Jacob Eisenstein

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We address the problem of part-of-speech tagging for English data from the popular microblogging service Twitter. We develop a tagset, annotate data, develop features, and report tagging results nearing 90% accuracy. The data and tools have been made available to the research community with the goal of enabling richer text analysis of Twitter and related(More)
The rapid growth of geotagged social media raises new computational possibilities for investigating geographic linguistic variation. In this paper, we present a multi-level generative model that reasons jointly about latent topics and geographical regions. High-level topics such as “sports” or “entertainment” are rendered differently in each geographic(More)
This paper describes a novel Bayesian approach to unsupervised topic segmentation. Unsupervised systems for this task are driven by lexical cohesion: the tendency of wellformed segments to induce a compact and consistent lexical distribution. We show that lexical cohesion can be placed in a Bayesian context by modeling the words in each topic segment as(More)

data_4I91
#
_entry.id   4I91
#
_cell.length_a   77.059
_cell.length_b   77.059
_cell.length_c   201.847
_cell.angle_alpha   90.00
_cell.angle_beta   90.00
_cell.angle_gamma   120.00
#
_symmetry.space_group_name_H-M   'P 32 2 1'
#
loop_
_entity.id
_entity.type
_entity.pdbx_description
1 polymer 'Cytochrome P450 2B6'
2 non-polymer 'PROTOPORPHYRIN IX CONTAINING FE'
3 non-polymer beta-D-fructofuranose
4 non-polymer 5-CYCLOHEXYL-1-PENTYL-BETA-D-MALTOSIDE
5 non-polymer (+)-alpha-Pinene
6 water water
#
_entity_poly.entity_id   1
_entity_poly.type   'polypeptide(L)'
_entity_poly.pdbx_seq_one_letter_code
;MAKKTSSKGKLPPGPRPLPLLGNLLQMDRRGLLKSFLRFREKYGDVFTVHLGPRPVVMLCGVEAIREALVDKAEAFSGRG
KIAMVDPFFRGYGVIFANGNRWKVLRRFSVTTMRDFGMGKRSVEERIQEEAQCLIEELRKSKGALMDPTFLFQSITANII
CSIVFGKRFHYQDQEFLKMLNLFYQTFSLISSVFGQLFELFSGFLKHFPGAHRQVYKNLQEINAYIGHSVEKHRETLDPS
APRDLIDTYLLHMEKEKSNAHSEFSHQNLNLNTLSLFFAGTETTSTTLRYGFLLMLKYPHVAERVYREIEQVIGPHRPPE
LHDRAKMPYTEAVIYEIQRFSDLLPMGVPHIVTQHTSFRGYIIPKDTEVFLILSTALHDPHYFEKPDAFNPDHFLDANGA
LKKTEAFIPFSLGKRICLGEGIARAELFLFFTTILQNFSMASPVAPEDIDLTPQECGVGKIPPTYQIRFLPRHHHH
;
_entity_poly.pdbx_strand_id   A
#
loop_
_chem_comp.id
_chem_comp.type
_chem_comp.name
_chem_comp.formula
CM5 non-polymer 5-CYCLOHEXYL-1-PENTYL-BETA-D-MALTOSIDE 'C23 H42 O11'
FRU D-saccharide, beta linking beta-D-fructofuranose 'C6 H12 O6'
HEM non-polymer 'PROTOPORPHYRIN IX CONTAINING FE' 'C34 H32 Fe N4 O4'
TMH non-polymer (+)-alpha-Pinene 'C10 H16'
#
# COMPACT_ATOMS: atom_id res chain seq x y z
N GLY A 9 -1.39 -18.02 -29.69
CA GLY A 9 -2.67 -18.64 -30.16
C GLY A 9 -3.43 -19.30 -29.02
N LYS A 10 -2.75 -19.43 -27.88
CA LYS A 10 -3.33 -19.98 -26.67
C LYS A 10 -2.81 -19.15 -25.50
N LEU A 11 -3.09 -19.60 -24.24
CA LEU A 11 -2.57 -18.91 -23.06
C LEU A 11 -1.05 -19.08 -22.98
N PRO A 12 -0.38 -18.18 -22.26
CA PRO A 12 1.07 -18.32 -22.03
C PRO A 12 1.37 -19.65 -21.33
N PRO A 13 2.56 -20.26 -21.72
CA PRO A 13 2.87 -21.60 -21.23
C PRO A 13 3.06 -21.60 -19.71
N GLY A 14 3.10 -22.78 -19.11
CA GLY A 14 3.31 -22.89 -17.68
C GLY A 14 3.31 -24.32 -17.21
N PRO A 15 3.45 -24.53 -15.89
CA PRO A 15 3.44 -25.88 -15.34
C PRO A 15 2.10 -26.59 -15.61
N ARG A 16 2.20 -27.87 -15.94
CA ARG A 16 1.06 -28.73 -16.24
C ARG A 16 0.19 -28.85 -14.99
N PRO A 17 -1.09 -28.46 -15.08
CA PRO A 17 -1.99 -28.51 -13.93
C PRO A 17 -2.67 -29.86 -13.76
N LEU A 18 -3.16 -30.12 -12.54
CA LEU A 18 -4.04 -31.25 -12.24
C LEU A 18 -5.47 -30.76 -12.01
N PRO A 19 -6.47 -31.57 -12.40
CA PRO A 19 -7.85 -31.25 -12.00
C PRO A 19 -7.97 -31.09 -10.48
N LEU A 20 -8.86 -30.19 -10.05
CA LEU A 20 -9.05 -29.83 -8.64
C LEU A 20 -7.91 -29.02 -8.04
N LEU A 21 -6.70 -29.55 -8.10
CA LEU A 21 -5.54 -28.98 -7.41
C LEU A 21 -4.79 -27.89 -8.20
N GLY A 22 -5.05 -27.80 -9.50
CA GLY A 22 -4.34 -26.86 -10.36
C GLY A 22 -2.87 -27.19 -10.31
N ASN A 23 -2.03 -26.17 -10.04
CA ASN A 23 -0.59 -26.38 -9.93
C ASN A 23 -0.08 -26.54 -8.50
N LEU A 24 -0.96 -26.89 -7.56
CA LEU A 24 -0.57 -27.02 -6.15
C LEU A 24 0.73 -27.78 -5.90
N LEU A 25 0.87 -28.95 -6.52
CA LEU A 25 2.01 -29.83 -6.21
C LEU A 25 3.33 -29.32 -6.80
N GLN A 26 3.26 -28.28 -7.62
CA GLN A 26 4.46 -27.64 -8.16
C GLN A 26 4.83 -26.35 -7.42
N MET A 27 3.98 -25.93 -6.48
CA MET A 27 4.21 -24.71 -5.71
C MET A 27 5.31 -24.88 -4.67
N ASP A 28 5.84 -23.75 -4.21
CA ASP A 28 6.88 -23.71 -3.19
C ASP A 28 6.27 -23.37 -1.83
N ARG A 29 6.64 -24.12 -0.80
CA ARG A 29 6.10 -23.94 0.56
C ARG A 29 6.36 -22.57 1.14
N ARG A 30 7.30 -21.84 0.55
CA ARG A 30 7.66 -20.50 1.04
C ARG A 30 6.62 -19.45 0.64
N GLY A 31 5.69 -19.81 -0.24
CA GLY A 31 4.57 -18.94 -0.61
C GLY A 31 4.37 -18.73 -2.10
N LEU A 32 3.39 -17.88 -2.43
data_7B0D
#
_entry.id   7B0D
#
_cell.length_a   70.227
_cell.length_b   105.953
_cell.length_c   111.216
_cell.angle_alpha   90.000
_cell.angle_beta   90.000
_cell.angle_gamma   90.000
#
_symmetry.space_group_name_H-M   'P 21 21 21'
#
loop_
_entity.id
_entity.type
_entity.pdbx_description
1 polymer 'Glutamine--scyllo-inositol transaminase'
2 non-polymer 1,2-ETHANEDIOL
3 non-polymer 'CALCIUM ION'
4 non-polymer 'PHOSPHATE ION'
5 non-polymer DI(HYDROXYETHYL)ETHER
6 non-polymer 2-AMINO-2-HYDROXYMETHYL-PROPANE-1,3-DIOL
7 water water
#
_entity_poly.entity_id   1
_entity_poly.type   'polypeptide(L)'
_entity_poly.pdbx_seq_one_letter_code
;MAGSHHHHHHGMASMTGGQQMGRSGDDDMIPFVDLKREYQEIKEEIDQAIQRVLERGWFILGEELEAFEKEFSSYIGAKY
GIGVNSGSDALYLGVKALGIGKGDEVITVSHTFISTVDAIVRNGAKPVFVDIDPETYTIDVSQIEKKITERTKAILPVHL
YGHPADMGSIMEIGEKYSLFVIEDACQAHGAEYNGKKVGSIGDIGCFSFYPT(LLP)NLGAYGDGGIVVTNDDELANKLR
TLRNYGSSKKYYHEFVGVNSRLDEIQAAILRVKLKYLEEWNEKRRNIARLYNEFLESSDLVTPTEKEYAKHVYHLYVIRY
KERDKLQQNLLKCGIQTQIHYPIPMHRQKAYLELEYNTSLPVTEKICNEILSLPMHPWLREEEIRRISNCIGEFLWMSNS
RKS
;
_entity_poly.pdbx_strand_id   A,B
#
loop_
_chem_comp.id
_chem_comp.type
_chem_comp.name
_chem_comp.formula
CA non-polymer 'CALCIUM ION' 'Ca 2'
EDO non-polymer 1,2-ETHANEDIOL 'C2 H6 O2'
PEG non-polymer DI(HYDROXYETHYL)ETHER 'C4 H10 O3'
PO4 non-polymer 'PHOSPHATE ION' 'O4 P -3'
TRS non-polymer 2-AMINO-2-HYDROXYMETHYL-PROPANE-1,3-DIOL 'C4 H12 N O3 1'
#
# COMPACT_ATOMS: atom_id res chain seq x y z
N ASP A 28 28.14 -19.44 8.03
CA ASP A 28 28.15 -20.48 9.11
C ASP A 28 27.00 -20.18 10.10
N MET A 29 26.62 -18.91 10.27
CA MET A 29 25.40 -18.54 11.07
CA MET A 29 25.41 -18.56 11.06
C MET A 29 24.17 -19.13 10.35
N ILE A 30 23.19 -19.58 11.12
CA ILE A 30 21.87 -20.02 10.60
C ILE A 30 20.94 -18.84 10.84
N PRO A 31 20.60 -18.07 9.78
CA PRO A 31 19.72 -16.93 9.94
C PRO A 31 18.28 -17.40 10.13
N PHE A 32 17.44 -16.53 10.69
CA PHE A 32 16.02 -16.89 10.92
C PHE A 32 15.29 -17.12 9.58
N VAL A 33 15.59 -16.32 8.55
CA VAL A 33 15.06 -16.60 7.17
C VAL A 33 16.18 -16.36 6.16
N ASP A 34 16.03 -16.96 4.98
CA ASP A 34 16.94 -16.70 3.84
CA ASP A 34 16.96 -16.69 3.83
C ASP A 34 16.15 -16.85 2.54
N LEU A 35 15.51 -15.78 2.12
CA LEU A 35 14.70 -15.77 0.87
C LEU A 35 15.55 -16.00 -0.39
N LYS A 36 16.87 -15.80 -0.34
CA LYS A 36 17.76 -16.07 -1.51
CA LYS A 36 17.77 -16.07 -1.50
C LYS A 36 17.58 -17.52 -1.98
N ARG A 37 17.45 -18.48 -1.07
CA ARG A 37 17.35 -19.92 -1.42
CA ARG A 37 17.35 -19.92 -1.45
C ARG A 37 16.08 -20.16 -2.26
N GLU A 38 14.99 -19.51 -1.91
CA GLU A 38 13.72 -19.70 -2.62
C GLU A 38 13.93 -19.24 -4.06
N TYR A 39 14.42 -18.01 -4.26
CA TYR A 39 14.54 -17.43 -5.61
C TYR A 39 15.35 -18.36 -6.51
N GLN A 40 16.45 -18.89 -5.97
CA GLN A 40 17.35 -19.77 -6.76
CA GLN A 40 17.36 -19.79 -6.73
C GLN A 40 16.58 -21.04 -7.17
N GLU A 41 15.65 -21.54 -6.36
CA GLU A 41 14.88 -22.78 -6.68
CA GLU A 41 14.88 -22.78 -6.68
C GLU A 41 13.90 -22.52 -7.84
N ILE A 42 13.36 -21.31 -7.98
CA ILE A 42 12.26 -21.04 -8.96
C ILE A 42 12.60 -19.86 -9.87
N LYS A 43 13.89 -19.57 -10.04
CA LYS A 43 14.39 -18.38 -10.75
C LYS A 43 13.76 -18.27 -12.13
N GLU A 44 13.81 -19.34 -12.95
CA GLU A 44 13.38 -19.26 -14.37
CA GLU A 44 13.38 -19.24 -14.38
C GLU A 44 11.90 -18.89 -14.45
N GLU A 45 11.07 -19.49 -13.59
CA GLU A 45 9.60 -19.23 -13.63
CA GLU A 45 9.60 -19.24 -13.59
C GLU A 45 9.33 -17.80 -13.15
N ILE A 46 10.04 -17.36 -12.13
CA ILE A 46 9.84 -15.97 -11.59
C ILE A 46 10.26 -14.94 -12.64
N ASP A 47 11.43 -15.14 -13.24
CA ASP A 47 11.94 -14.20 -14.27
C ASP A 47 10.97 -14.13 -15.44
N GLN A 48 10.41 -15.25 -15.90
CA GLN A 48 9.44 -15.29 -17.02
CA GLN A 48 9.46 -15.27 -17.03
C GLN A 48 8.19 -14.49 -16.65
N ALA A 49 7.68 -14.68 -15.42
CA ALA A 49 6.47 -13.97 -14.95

Model-based interface development systems have not been able to progress beyond producing narrowly focused interface designs of restricted applicability. We identify a level-of-abstraction mismatch in interface models, which we call the mapping problem, as the cause of the limitations in the usefulness of model-based systems. We propose a general(More)
We present a method to discover robust and interpretable sociolinguistic associations from raw geotagged text data. Using aggregate demographic statistics about the authors’ geographic communities, we solve a multi-output regression problem between demographics and lexical frequencies. By imposing a composite `1,∞ regularizer, we obtain structured sparsity,(More)
The rise of social media has brought computational linguistics in ever-closer contact with bad language: text that defies our expectations about vocabulary, spelling, and syntax. This paper surveys the landscape of bad language, and offers a critical review of the NLP community’s response, which has largely followed two paths: normalization and domain(More)